During your quiet moments, what are the memories you hold dear? For multidisciplinary artist Adrian Brandon, it is moments of warmth spent under the sun and with his family. Growing up in Seattle, his family would spend sunny days together out on picnics, relaxing and watching the world go by. It is those moments of stillness that he has returned to in an exclusive, limited-time series of works for us. Each piece depicts stories of Black love and is inspired by moments of affection between Adrian, his family, his partner, and everyday flashes he sees in his new home in Brooklyn, NY. This is his first collection working in printmaking, and it connects him back to his childhood practice of making linocut greeting cards with his mother. We had a chance to chat with Adrian to discuss how the pandemic influenced this series, a few styling tips to add these pieces into your home, and how he hopes this line makes you feel bold, intimate, soft, present, and warm.

Brandon is the latest in our Lulu and Georgia Artist Capsule series, in which we spotlight emerging artists every few months with limited capsule collections. Each artist will select a number of their current works for an exclusive, limited-time release on our site. Discover his exclusive lino block prints and illustrations and shop his complete Artist Capsule here.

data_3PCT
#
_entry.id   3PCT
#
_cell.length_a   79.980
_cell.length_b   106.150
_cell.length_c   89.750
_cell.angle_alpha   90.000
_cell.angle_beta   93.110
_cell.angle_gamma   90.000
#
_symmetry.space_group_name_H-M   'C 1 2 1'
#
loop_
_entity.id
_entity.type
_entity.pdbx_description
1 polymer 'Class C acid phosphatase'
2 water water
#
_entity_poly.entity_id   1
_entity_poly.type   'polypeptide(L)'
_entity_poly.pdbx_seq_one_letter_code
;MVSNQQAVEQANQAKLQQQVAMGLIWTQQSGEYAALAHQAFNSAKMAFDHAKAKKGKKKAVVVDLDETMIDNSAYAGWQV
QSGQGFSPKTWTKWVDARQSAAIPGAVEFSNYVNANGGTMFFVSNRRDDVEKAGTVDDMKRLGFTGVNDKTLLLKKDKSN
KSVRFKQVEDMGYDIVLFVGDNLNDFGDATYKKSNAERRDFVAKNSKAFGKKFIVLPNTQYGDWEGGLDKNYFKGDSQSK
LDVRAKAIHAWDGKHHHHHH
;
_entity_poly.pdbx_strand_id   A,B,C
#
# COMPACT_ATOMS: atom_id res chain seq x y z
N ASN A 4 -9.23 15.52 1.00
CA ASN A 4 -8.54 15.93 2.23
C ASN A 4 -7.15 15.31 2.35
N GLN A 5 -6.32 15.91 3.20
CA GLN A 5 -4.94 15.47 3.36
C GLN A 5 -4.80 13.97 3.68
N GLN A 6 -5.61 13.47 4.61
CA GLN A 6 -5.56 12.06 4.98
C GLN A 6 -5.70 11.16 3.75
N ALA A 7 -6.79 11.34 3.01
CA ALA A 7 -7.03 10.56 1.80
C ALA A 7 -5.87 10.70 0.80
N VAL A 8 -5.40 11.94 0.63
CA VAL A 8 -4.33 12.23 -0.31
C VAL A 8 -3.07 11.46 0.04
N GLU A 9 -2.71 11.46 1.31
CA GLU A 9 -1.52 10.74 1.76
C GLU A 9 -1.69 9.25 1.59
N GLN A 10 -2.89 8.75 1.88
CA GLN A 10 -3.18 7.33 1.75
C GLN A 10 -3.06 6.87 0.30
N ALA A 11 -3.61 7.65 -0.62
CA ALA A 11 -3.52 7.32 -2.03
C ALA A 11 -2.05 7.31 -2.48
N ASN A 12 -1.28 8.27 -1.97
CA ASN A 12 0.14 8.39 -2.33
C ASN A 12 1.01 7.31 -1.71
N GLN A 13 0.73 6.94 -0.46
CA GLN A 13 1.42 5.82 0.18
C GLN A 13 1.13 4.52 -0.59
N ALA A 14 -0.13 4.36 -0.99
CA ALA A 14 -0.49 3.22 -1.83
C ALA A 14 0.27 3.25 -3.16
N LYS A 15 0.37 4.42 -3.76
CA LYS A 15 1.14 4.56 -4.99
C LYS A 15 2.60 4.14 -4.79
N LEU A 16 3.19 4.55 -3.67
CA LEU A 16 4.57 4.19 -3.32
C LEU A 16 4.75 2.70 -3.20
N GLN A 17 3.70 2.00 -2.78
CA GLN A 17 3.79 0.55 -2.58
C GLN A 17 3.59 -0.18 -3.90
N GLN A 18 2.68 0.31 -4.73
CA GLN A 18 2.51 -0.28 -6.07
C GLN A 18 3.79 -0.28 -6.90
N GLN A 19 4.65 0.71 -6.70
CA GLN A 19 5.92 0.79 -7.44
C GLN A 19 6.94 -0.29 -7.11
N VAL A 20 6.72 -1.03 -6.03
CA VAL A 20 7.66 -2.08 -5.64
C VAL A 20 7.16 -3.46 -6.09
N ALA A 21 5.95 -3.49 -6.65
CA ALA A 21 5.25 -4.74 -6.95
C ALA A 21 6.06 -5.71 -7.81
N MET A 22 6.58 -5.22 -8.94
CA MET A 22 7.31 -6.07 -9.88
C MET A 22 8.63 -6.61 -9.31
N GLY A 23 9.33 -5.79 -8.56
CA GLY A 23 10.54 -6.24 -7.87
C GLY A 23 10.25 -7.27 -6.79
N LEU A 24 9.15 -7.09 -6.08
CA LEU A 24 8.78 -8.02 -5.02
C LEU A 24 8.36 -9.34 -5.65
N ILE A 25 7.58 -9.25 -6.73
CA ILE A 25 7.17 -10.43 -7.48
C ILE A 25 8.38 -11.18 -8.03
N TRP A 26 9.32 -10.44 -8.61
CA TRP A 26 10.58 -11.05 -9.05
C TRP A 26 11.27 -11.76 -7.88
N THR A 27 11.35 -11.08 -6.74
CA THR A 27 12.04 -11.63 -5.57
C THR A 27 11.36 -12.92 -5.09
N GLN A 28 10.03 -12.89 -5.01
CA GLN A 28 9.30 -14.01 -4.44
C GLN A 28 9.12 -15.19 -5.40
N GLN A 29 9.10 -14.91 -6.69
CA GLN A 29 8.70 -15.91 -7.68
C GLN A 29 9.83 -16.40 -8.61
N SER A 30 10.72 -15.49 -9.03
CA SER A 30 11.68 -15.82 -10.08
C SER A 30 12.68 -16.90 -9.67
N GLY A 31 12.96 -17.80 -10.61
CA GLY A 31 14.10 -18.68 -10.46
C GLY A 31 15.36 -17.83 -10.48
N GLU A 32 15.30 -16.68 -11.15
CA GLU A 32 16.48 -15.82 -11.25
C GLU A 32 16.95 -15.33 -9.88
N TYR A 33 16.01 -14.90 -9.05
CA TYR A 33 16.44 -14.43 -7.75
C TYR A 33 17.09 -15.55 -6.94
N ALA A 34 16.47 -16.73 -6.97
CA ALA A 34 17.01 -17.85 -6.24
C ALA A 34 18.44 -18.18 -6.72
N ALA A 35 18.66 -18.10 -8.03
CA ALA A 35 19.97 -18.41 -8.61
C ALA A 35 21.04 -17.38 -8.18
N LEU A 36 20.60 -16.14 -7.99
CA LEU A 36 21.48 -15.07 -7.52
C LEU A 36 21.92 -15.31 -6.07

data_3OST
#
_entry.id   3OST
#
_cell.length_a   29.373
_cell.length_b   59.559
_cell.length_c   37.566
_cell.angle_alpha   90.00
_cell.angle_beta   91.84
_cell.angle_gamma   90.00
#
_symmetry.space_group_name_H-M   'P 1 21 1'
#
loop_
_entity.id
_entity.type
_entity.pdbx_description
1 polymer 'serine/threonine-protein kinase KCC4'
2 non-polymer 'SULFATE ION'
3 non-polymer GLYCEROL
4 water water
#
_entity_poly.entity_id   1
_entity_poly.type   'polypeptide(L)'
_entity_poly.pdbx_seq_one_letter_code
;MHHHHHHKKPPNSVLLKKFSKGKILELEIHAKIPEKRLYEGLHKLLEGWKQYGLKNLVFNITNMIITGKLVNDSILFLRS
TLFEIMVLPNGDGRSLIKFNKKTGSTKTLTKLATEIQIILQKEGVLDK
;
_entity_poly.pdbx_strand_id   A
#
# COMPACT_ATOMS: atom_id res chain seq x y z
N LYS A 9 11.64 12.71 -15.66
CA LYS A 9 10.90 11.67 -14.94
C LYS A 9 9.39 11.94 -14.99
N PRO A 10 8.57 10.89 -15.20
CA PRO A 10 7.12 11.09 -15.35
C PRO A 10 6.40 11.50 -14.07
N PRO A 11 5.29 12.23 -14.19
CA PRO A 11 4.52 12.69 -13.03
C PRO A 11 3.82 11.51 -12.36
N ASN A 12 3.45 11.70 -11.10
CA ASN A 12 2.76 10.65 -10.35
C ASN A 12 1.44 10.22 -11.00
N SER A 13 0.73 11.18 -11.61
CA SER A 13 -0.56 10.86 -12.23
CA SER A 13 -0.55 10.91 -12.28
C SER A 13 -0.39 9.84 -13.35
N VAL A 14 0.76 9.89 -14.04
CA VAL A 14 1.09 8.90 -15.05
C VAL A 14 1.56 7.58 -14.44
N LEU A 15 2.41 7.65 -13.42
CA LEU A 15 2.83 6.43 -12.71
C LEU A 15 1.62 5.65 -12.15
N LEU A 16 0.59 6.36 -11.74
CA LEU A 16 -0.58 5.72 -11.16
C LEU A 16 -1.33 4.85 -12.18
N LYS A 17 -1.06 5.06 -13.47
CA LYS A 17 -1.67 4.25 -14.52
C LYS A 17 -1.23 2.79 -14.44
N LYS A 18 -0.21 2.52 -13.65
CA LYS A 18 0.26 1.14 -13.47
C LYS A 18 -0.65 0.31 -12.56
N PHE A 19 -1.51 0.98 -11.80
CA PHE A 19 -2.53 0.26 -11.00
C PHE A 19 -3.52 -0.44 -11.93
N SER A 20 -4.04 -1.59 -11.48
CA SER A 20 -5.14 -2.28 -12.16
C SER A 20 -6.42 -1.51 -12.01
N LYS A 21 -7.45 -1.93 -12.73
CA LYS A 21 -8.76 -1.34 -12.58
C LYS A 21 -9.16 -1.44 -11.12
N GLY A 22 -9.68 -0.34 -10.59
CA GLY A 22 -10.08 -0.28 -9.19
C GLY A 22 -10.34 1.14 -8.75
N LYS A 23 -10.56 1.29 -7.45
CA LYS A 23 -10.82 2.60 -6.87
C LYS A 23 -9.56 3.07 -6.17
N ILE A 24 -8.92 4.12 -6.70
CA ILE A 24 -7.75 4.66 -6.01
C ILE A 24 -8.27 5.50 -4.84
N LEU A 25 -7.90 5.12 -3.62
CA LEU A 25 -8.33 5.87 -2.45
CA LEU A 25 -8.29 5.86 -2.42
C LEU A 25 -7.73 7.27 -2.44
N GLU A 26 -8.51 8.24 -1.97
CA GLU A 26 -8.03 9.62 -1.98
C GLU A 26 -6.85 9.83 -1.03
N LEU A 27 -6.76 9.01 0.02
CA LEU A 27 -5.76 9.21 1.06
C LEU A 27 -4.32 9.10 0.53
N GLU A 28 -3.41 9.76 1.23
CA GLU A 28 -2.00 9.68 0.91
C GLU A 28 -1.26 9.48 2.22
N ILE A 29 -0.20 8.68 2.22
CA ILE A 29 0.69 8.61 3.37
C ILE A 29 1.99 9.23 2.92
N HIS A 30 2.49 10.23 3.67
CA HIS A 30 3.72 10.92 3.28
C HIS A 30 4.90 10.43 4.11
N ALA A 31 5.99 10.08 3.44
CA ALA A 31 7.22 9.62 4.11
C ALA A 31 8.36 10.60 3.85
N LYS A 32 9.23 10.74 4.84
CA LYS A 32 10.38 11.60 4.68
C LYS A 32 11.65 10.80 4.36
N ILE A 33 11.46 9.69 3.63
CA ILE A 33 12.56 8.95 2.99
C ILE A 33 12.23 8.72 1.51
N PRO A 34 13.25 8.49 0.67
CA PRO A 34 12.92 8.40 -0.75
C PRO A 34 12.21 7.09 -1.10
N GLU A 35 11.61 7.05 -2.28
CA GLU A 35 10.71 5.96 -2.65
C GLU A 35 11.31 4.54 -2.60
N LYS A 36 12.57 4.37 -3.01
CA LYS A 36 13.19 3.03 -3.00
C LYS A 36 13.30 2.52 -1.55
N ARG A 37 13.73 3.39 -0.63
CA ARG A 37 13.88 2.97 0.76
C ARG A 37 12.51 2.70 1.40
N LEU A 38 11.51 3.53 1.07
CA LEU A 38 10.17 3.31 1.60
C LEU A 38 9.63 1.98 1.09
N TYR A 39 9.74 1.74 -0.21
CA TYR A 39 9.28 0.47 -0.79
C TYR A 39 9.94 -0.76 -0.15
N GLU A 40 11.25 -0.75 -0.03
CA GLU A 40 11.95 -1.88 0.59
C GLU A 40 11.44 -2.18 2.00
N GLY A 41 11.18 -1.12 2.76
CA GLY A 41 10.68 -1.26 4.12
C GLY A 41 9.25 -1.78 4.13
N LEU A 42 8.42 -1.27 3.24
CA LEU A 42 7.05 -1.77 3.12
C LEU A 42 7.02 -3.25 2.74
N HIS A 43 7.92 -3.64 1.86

Multidisciplinary artist Adrian Brandon wears a red baseball cap and light green shirt.


Your series on our site is centered around love, family, and exploring emotions like joy and freedom. Tell us about how you got your start and the journey of finding this creative voice. 

I have always used art as a way to express things I can’t find the words for, whether that’s identity-related, social commentary, or just a feeling. This series is inspired by just that, feelings of love and connection where words fall short. 

What are a few pieces in your collection that you are most proud of?

“Hold” is a piece that I am most proud of because you can feel the loyalty and connection shared between the two individuals. It addresses the importance of physical touch, which many of us have come to appreciate ever since the pandemic. 

How does being raised in Seattle reflect in your work? How has it changed since moving to Brooklyn?

I know people always talk about the rain in Seattle as this obnoxious thing, but it helped me shape a perspective that can find beauty amidst the chaos. We never let the rain deter us as kids—we embraced it. I grew up playing soccer games in the mud and taking walks in the rain with the sole intention of getting soaked. Being in Brooklyn now, I think I am still finding ways to capture the beauty amidst the chaos of the city. I’m inspired by those intimate moments of peace in a city that can feel so public and harsh.